Your “competitor” has stores in Brisbane and Gold Coast. Chances are, people are not going to travel all the way down from Brisbane 100 kilomtres away to visit your Gold Coast store when your competitor is right there.
With that in mind, the focus of your AdWords campaign should be within the localities around your store. That means, when someone in Brisbane is searching for a hardware store, your ads aren’t going to show up.
If they did show up, all people are going to do is click on your ad, realise you’re an inconvenient distance away and leave your site. What a waste of ad spend.
We’d also recommend targeting those locations with separate campaigns because the search terms will be slightly different (hardware store Gold Coast vs hardware store Tweed) and as such, different ads should be used (Visit our Gold Coast hardware store vs Visit our Tweed hardware store).
The other important thing to check is that your location targeting doesn’t overlap. Your Gold Coast campaign shouldn’t impinge on the region you’re targeting with your Tweed campaign. If it does, you’re going to be bidding against yourself in addition to all of your competitors on the Gold Coast which is only going to drive up the cost per click for both campaigns.
4. How are you going to structure the Google Search campaign?
Every agency will have a slightly different strategy for how they structure their Google Search campaigns.
Search campaigns can essentially be broken down by Campaign, Ad Group and Ads
The agency managing your Google Ads should be taking advantage of this structure to avoid keyword stuffing.
Keyword stuffing occurs when you put a large number (or all) of your keywords into one ad group.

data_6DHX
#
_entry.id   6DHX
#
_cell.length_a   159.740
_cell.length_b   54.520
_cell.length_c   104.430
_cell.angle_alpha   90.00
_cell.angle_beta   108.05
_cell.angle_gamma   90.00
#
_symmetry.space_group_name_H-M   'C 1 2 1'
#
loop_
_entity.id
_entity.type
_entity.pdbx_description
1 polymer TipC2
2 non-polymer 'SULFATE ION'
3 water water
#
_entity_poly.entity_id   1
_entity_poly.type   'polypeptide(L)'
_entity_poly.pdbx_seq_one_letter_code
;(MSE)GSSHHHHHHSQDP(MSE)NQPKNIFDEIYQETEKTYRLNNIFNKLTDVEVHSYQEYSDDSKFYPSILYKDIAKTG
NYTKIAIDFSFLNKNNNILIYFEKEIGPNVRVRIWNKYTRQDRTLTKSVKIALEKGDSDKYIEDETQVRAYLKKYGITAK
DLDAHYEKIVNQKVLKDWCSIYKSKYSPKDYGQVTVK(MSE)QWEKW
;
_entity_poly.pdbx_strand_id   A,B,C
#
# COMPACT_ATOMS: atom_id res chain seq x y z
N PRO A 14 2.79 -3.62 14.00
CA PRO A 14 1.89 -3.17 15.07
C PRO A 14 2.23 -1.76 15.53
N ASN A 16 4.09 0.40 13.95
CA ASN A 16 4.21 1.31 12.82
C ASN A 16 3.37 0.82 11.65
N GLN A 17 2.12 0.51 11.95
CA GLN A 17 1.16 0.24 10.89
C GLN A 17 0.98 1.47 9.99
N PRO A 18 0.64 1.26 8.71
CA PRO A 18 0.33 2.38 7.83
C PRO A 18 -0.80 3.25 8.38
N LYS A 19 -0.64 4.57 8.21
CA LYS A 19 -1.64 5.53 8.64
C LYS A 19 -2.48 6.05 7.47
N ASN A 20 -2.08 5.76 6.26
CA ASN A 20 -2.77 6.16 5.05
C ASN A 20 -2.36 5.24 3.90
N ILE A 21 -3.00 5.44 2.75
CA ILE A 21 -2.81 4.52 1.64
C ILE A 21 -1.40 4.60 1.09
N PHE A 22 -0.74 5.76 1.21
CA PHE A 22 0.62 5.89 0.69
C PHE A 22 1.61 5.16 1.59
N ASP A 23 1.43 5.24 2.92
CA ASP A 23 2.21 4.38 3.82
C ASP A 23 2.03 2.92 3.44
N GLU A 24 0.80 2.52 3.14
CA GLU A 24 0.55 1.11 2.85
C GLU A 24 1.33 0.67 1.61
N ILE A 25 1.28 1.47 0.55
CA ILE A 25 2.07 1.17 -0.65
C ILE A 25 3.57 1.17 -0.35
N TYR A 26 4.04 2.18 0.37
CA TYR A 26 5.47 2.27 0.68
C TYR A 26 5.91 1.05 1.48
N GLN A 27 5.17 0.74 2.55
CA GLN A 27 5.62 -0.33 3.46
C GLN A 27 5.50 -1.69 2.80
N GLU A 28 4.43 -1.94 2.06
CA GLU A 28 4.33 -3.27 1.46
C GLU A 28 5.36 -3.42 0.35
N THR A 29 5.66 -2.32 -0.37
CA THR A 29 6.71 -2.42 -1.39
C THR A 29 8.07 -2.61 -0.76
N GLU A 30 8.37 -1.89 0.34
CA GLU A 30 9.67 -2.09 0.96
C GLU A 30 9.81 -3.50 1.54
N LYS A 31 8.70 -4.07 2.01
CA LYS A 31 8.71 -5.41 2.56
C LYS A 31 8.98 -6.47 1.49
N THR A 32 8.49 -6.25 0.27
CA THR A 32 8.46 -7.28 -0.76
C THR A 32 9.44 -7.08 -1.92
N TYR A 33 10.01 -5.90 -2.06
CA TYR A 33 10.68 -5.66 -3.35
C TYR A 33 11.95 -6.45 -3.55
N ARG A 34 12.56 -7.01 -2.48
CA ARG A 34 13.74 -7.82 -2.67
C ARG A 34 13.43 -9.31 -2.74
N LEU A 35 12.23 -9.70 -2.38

Ad Groups allow you to separate the keywords within your campaign so you can deliver personalised ads.
Throwing it back to our hardware supplier example, they might like to bid on “tools Gold Coast”. When someone searches for “tools Gold Coast”, they should then be shown an ad that says something like
And when someone searches for “plywood Gold Coast”, the ad they’re shown should feature the words Plywood and Gold Coast.
- When people see the words they’ve searched for within your ads, they’re more likely to click through
- When you have a higher click-through rate on your ads (and the person is taken through to a relevant page on your website), it improves the quality score of your ads. The quality score can have a huge impact on the cost per click that you pay. A great quality score could mean that you pay a lot less for your #1 position ad than the business in position #2.
A strategy we often employ is called SKAGs. This means there is just one keyword per ad group so the ad copy and landing page can be hyper-targeted.
5. Why am I paying a management fee?
If an agency is looking after your ad campaign, they will charge you a management fee. This is usually either be a flat rate or a % of your ad spend.
For a well-managed AdWords campaign, the management fee is worth its weight in gold.
As a starting point, a management fee allows the agency to:
- Split test your ad copy and work out what generates a higher click-through rate
- Optimise delivery of your ads based on the day and time. For a cafe in an industrial area, you might get more phone calls from your ads between 10am and 12pm Monday to Friday because people are calling around asking about lunch options.